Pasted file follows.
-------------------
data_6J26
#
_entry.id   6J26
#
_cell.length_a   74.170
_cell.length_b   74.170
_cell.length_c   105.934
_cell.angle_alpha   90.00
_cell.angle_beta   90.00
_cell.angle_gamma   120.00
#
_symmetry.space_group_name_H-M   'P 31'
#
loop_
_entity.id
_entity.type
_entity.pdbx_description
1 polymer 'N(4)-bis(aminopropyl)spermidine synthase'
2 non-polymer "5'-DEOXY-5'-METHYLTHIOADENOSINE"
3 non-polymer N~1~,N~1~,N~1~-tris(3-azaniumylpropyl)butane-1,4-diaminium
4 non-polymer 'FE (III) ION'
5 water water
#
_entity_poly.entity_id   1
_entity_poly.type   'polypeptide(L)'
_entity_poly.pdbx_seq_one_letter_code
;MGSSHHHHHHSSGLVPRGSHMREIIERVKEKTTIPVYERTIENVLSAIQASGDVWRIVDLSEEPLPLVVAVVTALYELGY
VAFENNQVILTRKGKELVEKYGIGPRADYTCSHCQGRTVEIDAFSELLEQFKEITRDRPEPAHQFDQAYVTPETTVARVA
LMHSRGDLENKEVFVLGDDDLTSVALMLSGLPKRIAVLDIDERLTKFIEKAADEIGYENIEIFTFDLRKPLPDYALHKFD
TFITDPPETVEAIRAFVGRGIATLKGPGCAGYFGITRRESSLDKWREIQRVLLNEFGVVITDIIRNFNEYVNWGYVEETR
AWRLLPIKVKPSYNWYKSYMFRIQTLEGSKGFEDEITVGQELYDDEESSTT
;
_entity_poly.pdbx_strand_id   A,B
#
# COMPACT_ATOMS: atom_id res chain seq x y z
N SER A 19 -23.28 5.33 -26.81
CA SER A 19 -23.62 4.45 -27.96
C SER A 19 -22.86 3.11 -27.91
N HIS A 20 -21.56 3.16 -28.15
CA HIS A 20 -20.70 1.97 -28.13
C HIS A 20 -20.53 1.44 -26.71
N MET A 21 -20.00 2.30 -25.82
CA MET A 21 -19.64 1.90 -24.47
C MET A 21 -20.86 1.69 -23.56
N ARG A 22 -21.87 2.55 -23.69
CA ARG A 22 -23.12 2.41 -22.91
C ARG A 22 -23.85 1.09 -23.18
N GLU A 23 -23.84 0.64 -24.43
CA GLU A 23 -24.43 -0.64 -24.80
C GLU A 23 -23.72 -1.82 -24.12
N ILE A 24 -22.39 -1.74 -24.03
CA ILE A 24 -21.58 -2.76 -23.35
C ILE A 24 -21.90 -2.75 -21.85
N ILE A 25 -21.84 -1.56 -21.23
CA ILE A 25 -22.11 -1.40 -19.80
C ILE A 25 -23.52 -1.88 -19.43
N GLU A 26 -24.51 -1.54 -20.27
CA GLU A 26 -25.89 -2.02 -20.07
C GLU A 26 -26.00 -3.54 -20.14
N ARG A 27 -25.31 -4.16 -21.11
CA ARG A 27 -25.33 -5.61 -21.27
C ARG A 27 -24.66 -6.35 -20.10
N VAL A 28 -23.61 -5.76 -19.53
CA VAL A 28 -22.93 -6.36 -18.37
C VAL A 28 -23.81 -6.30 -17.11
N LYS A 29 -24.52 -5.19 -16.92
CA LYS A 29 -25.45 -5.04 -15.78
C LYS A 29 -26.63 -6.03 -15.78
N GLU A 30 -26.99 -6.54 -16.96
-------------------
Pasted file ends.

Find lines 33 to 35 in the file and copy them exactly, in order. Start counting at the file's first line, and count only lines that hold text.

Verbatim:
_entity_poly.pdbx_strand_id   A,B
#
# COMPACT_ATOMS: atom_id res chain seq x y z